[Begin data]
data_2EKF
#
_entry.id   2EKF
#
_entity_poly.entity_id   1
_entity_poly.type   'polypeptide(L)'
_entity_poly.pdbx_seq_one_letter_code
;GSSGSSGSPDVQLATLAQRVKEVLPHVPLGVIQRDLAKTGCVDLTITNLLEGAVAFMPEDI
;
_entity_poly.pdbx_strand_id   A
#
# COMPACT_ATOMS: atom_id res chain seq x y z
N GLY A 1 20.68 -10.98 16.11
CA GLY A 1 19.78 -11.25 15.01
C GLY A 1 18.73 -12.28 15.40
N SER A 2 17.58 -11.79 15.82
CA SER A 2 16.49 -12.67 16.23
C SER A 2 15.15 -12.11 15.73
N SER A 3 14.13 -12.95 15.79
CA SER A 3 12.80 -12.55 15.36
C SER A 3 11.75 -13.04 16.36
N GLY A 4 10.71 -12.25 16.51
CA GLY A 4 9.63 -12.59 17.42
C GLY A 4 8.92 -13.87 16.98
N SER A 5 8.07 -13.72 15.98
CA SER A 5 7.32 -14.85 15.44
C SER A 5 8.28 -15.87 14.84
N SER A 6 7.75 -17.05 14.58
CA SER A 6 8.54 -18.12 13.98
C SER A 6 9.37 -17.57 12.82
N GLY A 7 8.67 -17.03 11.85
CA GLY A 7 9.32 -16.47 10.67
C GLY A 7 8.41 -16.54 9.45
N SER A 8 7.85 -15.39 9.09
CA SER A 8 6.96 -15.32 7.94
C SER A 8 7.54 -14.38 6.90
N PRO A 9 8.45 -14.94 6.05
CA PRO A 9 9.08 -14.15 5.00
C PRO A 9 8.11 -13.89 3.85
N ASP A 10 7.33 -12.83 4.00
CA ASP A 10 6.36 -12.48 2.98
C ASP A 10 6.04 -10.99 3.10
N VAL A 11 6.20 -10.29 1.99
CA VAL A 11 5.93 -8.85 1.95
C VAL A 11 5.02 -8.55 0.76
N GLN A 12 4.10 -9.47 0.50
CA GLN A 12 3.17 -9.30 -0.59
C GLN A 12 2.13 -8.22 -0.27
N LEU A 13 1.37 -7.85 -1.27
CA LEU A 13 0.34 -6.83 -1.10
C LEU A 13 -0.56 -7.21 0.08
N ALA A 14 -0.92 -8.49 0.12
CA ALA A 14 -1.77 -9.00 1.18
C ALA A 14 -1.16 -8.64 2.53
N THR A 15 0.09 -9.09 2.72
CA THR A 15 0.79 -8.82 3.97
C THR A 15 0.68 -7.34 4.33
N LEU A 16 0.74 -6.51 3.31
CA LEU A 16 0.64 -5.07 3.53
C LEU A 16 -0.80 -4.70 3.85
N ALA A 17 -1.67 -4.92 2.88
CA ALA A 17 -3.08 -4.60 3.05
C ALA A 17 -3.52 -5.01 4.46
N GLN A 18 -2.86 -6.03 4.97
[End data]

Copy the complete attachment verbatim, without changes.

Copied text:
data_2EKF
#
_entry.id   2EKF
#
_entity_poly.entity_id   1
_entity_poly.type   'polypeptide(L)'
_entity_poly.pdbx_seq_one_letter_code
;GSSGSSGSPDVQLATLAQRVKEVLPHVPLGVIQRDLAKTGCVDLTITNLLEGAVAFMPEDI
;
_entity_poly.pdbx_strand_id   A
#
# COMPACT_ATOMS: atom_id res chain seq x y z
N GLY A 1 20.68 -10.98 16.11
CA GLY A 1 19.78 -11.25 15.01
C GLY A 1 18.73 -12.28 15.40
N SER A 2 17.58 -11.79 15.82
CA SER A 2 16.49 -12.67 16.23
C SER A 2 15.15 -12.11 15.73
N SER A 3 14.13 -12.95 15.79
CA SER A 3 12.80 -12.55 15.36
C SER A 3 11.75 -13.04 16.36
N GLY A 4 10.71 -12.25 16.51
CA GLY A 4 9.63 -12.59 17.42
C GLY A 4 8.92 -13.87 16.98
N SER A 5 8.07 -13.72 15.98
CA SER A 5 7.32 -14.85 15.44
C SER A 5 8.28 -15.87 14.84
N SER A 6 7.75 -17.05 14.58
CA SER A 6 8.54 -18.12 13.98
C SER A 6 9.37 -17.57 12.82
N GLY A 7 8.67 -17.03 11.85
CA GLY A 7 9.32 -16.47 10.67
C GLY A 7 8.41 -16.54 9.45
N SER A 8 7.85 -15.39 9.09
CA SER A 8 6.96 -15.32 7.94
C SER A 8 7.54 -14.38 6.90
N PRO A 9 8.45 -14.94 6.05
CA PRO A 9 9.08 -14.15 5.00
C PRO A 9 8.11 -13.89 3.85
N ASP A 10 7.33 -12.83 4.00
CA ASP A 10 6.36 -12.48 2.98
C ASP A 10 6.04 -10.99 3.10
N VAL A 11 6.20 -10.29 1.99
CA VAL A 11 5.93 -8.85 1.95
C VAL A 11 5.02 -8.55 0.76
N GLN A 12 4.10 -9.47 0.50
CA GLN A 12 3.17 -9.30 -0.59
C GLN A 12 2.13 -8.22 -0.27
N LEU A 13 1.37 -7.85 -1.27
CA LEU A 13 0.34 -6.83 -1.10
C LEU A 13 -0.56 -7.21 0.08
N ALA A 14 -0.92 -8.49 0.12
CA ALA A 14 -1.77 -9.00 1.18
C ALA A 14 -1.16 -8.64 2.53
N THR A 15 0.09 -9.09 2.72
CA THR A 15 0.79 -8.82 3.97
C THR A 15 0.68 -7.34 4.33
N LEU A 16 0.74 -6.51 3.31
CA LEU A 16 0.64 -5.07 3.53
C LEU A 16 -0.80 -4.70 3.85
N ALA A 17 -1.67 -4.92 2.88
CA ALA A 17 -3.08 -4.60 3.05
C ALA A 17 -3.52 -5.01 4.46
N GLN A 18 -2.86 -6.03 4.97